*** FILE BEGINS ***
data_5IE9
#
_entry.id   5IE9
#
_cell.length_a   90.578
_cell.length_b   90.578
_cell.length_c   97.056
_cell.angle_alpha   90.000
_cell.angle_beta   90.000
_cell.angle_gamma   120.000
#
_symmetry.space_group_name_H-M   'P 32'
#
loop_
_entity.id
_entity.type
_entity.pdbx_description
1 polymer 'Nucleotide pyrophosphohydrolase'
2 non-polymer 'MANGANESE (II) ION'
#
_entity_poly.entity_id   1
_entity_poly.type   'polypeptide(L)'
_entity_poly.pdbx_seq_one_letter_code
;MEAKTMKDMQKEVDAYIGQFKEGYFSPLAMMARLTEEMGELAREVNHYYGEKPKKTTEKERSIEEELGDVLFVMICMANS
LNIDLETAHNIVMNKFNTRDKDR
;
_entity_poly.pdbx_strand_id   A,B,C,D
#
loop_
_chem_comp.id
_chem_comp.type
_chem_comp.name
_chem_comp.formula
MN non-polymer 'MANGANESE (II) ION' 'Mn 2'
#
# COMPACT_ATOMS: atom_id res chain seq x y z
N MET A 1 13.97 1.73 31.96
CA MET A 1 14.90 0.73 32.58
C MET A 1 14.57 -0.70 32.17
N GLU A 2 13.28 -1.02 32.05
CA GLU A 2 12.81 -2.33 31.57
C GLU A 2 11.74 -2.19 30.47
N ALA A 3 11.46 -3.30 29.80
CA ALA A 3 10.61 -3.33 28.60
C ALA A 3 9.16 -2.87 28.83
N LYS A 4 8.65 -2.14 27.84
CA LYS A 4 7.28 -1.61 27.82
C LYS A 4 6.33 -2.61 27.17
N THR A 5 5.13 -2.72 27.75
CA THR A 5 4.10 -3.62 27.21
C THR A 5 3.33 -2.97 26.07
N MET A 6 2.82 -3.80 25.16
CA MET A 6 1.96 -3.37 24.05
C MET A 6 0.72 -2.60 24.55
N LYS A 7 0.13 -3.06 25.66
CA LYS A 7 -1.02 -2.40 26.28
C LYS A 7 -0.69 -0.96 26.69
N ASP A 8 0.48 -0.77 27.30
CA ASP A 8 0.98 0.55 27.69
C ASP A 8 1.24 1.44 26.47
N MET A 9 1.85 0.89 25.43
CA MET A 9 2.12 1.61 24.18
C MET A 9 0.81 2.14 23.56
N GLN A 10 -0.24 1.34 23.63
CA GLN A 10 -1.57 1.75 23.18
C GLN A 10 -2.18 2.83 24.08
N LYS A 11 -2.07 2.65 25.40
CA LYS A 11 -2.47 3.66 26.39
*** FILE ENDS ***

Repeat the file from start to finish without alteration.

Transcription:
data_5IE9
#
_entry.id   5IE9
#
_cell.length_a   90.578
_cell.length_b   90.578
_cell.length_c   97.056
_cell.angle_alpha   90.000
_cell.angle_beta   90.000
_cell.angle_gamma   120.000
#
_symmetry.space_group_name_H-M   'P 32'
#
loop_
_entity.id
_entity.type
_entity.pdbx_description
1 polymer 'Nucleotide pyrophosphohydrolase'
2 non-polymer 'MANGANESE (II) ION'
#
_entity_poly.entity_id   1
_entity_poly.type   'polypeptide(L)'
_entity_poly.pdbx_seq_one_letter_code
;MEAKTMKDMQKEVDAYIGQFKEGYFSPLAMMARLTEEMGELAREVNHYYGEKPKKTTEKERSIEEELGDVLFVMICMANS
LNIDLETAHNIVMNKFNTRDKDR
;
_entity_poly.pdbx_strand_id   A,B,C,D
#
loop_
_chem_comp.id
_chem_comp.type
_chem_comp.name
_chem_comp.formula
MN non-polymer 'MANGANESE (II) ION' 'Mn 2'
#
# COMPACT_ATOMS: atom_id res chain seq x y z
N MET A 1 13.97 1.73 31.96
CA MET A 1 14.90 0.73 32.58
C MET A 1 14.57 -0.70 32.17
N GLU A 2 13.28 -1.02 32.05
CA GLU A 2 12.81 -2.33 31.57
C GLU A 2 11.74 -2.19 30.47
N ALA A 3 11.46 -3.30 29.80
CA ALA A 3 10.61 -3.33 28.60
C ALA A 3 9.16 -2.87 28.83
N LYS A 4 8.65 -2.14 27.84
CA LYS A 4 7.28 -1.61 27.82
C LYS A 4 6.33 -2.61 27.17
N THR A 5 5.13 -2.72 27.75
CA THR A 5 4.10 -3.62 27.21
C THR A 5 3.33 -2.97 26.07
N MET A 6 2.82 -3.80 25.16
CA MET A 6 1.96 -3.37 24.05
C MET A 6 0.72 -2.60 24.55
N LYS A 7 0.13 -3.06 25.66
CA LYS A 7 -1.02 -2.40 26.28
C LYS A 7 -0.69 -0.96 26.69
N ASP A 8 0.48 -0.77 27.30
CA ASP A 8 0.98 0.55 27.69
C ASP A 8 1.24 1.44 26.47
N MET A 9 1.85 0.89 25.43
CA MET A 9 2.12 1.61 24.18
C MET A 9 0.81 2.14 23.56
N GLN A 10 -0.24 1.34 23.63
CA GLN A 10 -1.57 1.75 23.18
C GLN A 10 -2.18 2.83 24.08
N LYS A 11 -2.07 2.65 25.40
CA LYS A 11 -2.47 3.66 26.39